Creating these situations is a lack of funding for maintenance and personnel. According to a statement by Council Member Mark Levine at the Council’s park equity hearing in April, the parks spending has been taking up only a tiny portion of the city’s total budget since the 1970s. Even during Bloomberg’s administration when parks were highly prioritized, the Parks Department’s operating budget was approximated only about 0.5 percent. In terms of personnel, the Department has less than six full-time employees per 10,000 city residents, ranking 41st out of the 52 cities in America, according to the 2014 City Park Facts released in February by Trust for Public Land, a national non-profit organization.
Besides the tight budget, it’s necessary to acknowledge that the shortage of park maintenance workers also has to do with the nature of the job. “The Park Department acts in good faith, does the best they can but the positions for maintenance are often seasonal rather than professional,” said Appelbaum from New Yorkers for Parks.
However, while tending to green space might be a seasonal job, taking care of the fitness equipment seems different. Although most equipment is designed for outdoor uses and relatively more durable, they still require constant inspection and care. For example, as listed on the website of Outdoor-Fitness, a major U.S. company of outdoor fitness equipment, maintenance like waxing the surface, proper positioning is necessary “for the equipment’s optimal function and resiliency”. Such maintenance requirements lead to a larger demand in budget and staff.
Despite the historical reality of a shortage of funding, there have been many new moves to increase public spending into park maintenance and renovation. This past June, Mayor Bill de Blasio and the City Council allocated $16.25 million to the Parks Department’s budget, including $8.75 million for 200 full-time maintenance workers and gardeners. The city also launched the $130 million Community Park Initiative (CPI) in Oct., including $4.2 million to increase city park worker and gardener hires in CPI Zones – densely populated but less-developed neighborhoods, where 35 small parks in dire need of improvement will be renovated.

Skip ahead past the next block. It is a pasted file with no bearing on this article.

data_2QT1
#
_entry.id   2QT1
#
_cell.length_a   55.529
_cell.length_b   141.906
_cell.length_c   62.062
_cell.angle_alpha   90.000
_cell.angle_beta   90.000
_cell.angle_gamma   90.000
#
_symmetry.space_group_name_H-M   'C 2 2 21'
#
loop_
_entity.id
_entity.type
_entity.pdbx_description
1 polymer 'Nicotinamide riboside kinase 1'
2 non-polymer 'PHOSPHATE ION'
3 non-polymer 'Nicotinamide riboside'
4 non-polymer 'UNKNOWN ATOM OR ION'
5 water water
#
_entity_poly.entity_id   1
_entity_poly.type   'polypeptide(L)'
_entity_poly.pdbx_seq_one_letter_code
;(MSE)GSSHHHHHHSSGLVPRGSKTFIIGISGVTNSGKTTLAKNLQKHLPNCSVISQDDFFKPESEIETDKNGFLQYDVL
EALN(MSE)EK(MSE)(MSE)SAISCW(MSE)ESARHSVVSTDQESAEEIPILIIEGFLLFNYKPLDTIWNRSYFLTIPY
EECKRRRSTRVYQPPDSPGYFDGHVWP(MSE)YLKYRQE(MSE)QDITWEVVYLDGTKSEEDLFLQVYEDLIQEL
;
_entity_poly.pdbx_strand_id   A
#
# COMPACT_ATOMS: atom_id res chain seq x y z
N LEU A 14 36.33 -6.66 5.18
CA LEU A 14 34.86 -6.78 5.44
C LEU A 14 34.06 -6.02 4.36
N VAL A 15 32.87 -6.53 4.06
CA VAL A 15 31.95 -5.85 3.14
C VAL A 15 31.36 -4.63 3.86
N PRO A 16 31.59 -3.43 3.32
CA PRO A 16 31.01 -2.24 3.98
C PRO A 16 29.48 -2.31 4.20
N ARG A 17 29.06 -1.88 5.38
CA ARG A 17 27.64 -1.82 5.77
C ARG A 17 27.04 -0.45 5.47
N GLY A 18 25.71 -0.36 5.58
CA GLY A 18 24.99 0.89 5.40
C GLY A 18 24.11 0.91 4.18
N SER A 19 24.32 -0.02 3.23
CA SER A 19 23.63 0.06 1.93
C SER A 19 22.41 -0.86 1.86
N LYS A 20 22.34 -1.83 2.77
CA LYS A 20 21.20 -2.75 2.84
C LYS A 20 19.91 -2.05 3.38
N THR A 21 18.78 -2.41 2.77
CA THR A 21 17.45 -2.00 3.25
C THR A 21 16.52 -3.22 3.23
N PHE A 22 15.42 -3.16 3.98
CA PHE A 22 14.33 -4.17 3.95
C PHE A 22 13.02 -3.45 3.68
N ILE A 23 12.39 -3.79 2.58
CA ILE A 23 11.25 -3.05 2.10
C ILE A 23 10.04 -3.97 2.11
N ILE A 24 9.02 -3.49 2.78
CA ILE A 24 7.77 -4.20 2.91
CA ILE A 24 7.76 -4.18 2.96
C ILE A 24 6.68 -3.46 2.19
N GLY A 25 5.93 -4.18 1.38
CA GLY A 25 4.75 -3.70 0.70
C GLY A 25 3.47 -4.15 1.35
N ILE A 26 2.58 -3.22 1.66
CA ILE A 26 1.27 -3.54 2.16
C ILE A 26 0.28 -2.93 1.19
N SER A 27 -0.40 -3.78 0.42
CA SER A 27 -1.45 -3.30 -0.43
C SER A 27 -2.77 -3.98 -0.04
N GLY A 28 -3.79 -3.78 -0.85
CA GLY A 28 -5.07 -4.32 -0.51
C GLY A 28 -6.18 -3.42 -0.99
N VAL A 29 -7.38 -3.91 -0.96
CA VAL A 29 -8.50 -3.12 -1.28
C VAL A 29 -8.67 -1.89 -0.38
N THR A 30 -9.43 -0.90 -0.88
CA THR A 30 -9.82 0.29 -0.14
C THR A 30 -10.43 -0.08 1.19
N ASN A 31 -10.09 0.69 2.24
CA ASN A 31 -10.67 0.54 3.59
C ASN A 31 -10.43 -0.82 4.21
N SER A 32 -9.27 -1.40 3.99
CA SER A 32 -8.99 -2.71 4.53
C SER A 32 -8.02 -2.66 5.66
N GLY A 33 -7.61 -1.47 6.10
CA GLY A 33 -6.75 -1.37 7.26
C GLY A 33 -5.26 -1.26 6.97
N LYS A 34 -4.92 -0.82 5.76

The CPI investment means a lot to residents from those neighborhoods. “We have a lot of empty spaces here. It’s great if the government can install some equipment here and make it better,” said Walloper Jeil, a resident near Ranaqua Park in the Bronx, one of the 35 parks included in CPI. “Especially the playground, it is too old and too crowded in the summer,” said Jeil.
Although maintenance means more money, prior experiments in other cities or countries have shown that installing outdoor fitness equipment is overall very cost effective. A public policy research organization RAND examined 12 parks in California with outdoor fitness equipment and found that the installation increased physical activity in parks and is very cost effective. Besides, an average outdoor fitness center with 8 pieces of equipment costs as low as $45000 dollars. Promising signs can also be seen in China. According to a national report of the Chinese Union of Fitness Equipment Manufacturers, half of the population who exercise use outdoor fitness equipment.
Empty space in Ranaqua Park in the Bronx. Nov.25th, 2014. Siyi Chen.
Despite difficulties in keeping up maintenance, the “experiment” of outdoor fitness equipment is expanding in NYC. The city opened the first comprehensive outdoor fitness center, also called an adult playground in Macomb Dam Park in the Bronx in 2012. Now there are 21 outdoor gyms installed like that and according to the Department of Parks and Recreation, there are plans for 25 more.
~By Siyi Chen